Just installed windows 7 a few days ago and am having 2 issues at this point. Maybe someone can lend some insight here.
1: I am unable to access shared drives on other computers on my network from windows 7. I can see the pcs and the drive lists but when I select any of them the system prompts for userid and password [as expected] but the userid/password is always rejected. In the box that comes up it shows the user id as the windows7 pc/userid.
I can access the windows 7 pc from all of the other systems and I can access the other systems from this pc when I am running in XP or even in XP mode under windows 7.
2: I am having a problem getting the screen res to appear properly on my wide screen tv. Windows 7 tells me that the native res is 1280x1024 and wants to use that res on the montior. If I have it set as the primary display then that res will fill the screen but of course the image is distorted unless I switch the tv to 4:3 mode.
If I select 1280x768 then I get a black bar top and bottom even when the tv is in 16:9 format.
If the tv is not the primary display I get the black bar top and bottom even in 1280x1024 mode.
This is only an issue in windows 7. Windows 2000, XP, Vista all work properly.
I am running a 9600GT with the latest drivers and have tried Windows 7 x86 Ultimate as well as Windows 7 x64 Pro. both behave the same way on both of the issues above.
After a bit more testing and a re-install it seems that the issue may be related to the Virtual PC update.
Prior to installing the VPC I was able to get my wide screen montior to show a wide screen format full screen as it should but then I installed the VPC and the format changed to 1280x1024 and black bars top and bottom. Tried 1280x 768 same result black bars top and bottom. If I make it the primary display then the 1280x1024 mode strechs out to fill the screen but it is of course distorted.
I tried uninstalling the VPC but the display did not return to normal.
Looks like maybe I need a patch for the VPC to correct this issue.
Well I did more testing. Restored a backup image prior to the VPC install and the problem is now there as well so apparently it is not related to the VPC install. It would seem that the reboot at that point is where the problem occurs.
I have tried with the default drivers installed by windows and the lastest drivers from Nvidia both with the same results.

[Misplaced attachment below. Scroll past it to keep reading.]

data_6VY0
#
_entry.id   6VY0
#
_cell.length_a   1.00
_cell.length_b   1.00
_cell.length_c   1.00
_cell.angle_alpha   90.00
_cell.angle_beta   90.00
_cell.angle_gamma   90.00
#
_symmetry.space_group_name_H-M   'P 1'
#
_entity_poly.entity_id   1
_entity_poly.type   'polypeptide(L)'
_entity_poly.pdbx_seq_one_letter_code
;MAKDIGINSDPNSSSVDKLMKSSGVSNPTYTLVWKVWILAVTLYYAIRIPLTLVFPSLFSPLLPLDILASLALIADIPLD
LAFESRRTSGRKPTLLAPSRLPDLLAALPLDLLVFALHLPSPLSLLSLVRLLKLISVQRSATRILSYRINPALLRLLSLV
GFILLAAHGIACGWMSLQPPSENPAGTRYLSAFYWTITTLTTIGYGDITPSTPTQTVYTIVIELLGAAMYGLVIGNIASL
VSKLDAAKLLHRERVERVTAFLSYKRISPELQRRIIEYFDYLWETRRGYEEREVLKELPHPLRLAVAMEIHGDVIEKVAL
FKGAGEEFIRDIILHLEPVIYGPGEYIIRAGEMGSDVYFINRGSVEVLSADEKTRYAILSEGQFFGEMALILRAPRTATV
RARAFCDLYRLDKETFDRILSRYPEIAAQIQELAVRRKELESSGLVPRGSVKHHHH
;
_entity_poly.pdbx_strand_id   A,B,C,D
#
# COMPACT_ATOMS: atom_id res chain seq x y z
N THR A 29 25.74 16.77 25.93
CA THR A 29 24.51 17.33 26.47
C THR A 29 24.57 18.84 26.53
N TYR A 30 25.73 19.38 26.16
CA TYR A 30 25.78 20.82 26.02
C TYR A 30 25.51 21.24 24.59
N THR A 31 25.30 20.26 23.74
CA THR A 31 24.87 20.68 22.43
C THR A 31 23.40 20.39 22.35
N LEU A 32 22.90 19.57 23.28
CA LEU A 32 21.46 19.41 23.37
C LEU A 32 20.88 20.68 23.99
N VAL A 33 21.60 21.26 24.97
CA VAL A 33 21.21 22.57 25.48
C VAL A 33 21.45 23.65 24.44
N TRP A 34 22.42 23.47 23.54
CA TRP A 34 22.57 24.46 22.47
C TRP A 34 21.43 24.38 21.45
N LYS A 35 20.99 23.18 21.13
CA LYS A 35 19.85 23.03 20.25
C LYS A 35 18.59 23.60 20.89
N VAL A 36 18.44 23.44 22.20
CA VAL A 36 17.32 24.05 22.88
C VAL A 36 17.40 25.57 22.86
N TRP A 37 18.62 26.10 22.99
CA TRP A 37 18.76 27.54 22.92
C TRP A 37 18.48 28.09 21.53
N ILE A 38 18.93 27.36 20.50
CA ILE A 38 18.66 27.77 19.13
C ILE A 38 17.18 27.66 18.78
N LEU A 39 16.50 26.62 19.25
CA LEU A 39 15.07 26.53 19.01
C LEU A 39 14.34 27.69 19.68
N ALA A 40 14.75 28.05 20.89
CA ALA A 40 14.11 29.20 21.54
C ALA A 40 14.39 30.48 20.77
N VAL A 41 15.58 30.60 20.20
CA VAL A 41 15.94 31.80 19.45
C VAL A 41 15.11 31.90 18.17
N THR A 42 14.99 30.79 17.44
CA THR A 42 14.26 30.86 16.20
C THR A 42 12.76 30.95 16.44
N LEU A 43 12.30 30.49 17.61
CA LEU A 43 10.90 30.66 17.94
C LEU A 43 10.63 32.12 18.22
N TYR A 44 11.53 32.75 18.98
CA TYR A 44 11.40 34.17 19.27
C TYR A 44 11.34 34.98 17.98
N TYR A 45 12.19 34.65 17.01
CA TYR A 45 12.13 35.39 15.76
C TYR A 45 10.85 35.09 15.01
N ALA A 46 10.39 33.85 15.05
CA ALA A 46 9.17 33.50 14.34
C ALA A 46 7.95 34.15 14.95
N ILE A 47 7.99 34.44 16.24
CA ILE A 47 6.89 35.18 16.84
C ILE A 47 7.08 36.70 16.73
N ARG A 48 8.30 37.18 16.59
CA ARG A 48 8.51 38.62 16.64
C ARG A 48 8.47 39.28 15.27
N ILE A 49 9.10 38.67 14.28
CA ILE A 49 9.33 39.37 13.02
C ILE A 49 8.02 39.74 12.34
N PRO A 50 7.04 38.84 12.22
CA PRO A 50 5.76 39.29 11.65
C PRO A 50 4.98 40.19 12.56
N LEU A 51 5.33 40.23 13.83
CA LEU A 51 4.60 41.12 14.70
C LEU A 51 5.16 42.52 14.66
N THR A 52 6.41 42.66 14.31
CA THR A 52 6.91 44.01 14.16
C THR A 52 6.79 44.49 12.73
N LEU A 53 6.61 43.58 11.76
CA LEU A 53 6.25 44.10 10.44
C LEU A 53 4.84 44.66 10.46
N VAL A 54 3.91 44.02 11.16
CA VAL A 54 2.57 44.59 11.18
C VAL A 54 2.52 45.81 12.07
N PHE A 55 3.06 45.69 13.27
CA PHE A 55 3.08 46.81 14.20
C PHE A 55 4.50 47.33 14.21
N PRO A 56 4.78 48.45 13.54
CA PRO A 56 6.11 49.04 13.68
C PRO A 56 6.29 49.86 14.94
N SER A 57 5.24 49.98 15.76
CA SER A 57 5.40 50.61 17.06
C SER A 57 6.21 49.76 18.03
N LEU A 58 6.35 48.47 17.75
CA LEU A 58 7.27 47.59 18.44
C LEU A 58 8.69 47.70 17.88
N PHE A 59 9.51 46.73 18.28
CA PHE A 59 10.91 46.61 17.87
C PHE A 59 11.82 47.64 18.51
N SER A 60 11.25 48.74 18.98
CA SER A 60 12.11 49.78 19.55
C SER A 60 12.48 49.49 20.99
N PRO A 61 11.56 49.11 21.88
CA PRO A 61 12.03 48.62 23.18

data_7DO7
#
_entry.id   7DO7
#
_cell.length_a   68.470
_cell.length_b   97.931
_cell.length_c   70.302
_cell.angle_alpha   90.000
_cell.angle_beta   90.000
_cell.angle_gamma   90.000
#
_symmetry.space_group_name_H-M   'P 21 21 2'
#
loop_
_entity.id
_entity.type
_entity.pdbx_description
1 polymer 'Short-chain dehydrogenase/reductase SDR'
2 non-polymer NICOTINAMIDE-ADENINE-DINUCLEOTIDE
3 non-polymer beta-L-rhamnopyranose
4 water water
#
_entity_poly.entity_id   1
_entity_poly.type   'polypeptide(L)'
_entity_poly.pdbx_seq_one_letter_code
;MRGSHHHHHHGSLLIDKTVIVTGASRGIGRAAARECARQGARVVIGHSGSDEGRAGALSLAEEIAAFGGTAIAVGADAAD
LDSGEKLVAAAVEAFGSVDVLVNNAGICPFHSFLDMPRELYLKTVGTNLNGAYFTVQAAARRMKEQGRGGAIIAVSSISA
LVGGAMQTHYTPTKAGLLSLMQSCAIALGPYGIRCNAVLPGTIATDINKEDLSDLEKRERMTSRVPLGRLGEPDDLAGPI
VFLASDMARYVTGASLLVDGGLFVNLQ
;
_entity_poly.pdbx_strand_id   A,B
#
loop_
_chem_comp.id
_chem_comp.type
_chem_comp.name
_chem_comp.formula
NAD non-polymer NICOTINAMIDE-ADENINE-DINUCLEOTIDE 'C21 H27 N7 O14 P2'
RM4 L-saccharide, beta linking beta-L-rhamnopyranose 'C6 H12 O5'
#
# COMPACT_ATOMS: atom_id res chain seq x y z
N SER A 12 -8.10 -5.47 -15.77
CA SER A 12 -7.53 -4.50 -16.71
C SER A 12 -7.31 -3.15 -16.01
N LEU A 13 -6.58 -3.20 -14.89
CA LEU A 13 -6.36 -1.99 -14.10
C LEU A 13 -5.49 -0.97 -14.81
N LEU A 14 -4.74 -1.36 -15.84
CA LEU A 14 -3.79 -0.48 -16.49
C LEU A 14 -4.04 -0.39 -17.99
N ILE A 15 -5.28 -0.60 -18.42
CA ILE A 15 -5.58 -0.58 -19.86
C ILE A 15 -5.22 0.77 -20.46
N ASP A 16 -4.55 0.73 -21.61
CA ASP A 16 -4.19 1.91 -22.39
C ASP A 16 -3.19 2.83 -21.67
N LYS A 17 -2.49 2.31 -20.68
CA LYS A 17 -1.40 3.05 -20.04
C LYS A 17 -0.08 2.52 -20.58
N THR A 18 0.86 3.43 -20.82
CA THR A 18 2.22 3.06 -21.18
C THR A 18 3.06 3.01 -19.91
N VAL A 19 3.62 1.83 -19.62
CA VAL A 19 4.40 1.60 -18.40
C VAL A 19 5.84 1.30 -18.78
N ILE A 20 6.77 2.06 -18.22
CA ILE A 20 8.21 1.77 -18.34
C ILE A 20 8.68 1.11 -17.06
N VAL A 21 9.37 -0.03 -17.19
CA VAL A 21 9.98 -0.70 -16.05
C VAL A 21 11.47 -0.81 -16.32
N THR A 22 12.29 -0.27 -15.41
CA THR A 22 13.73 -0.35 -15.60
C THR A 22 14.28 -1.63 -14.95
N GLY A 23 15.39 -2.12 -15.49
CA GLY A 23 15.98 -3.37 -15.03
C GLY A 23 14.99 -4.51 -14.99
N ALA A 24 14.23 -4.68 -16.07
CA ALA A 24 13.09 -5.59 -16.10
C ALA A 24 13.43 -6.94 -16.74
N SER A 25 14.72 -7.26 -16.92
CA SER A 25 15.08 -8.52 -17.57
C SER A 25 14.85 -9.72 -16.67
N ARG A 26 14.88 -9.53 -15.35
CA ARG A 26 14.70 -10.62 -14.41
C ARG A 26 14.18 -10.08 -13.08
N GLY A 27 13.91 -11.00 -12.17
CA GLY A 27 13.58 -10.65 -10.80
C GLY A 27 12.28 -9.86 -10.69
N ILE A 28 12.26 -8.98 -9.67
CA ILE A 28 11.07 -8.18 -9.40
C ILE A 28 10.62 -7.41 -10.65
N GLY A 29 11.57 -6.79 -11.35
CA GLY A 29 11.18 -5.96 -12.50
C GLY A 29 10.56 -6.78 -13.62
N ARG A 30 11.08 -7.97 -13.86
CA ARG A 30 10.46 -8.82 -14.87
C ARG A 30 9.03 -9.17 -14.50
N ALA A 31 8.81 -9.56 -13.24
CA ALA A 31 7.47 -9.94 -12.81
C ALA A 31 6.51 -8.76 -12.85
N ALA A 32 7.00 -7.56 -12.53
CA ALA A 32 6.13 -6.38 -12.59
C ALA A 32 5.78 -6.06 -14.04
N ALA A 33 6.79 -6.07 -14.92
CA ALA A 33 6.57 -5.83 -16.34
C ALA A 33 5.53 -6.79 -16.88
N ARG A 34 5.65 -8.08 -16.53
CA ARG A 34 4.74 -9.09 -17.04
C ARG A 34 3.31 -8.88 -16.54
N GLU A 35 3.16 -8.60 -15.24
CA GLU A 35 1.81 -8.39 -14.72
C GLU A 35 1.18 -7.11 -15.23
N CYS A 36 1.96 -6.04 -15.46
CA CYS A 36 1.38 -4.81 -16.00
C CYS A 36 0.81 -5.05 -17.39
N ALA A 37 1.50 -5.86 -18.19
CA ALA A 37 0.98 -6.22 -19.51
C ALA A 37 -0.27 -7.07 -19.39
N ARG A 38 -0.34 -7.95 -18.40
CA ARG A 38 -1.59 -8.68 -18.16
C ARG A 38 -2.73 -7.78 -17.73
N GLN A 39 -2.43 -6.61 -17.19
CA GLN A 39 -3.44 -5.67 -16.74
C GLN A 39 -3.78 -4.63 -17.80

My monitor is a 32" RCA HDTV using a 15 pin dsub input connector and a linksys KVM switch.
System is custom built.
Gigabyte AM3 MB
PhenomII X4 955
4G Corsair DDR2
9600 GT 512M
2 Seagate 1TB Drives
2 Hitachi 500G Drives Raid Mirror
MSI DVD RW
Ultra 650W PS
Ultra M998 Case ' I highly reccomend this case well constructed, very roomy with great air flow.
When I first loaded up Window 7(Enterprise), it actually defaulted at the max resolution. 1900x
Usually you would see the minimum, when starting for the first time.
But then at some point, I lost the maximum ability.
I really don't know when.
Perhaps when I installed the NVIDA driver, but I wasn't paying attention to the max res, since I dont' use the max.
However, I found a windows update that was a wide screen driver, and sure enough, the max is available again.
Have you given that a try?
This operating system really stinks. Bad.
I almost wonder if some of the newbies here in the forum,
wrote the code for Windows 7.
Hey, "windows 7" was some dudes idea on that commercial, and the little child says it's the best OS ever!
As if they know any better.
Hmm, it works great for me. I was running Windows 2003 Server previously on my development laptop. I used to run server because I needed IIS, SQL, reporting services, analysis server, WF, and several versions of Visual Studio.
Some of the software I ran in the past required a server OS, so I thought I might have to install Windows 2008 R2.
Anyway, I decided to give Windows 7 a try and was able to install and use all the previous software that I ran in the past.
Windows 7 works fine and it shuts down and starts up way faster than my previous OS's.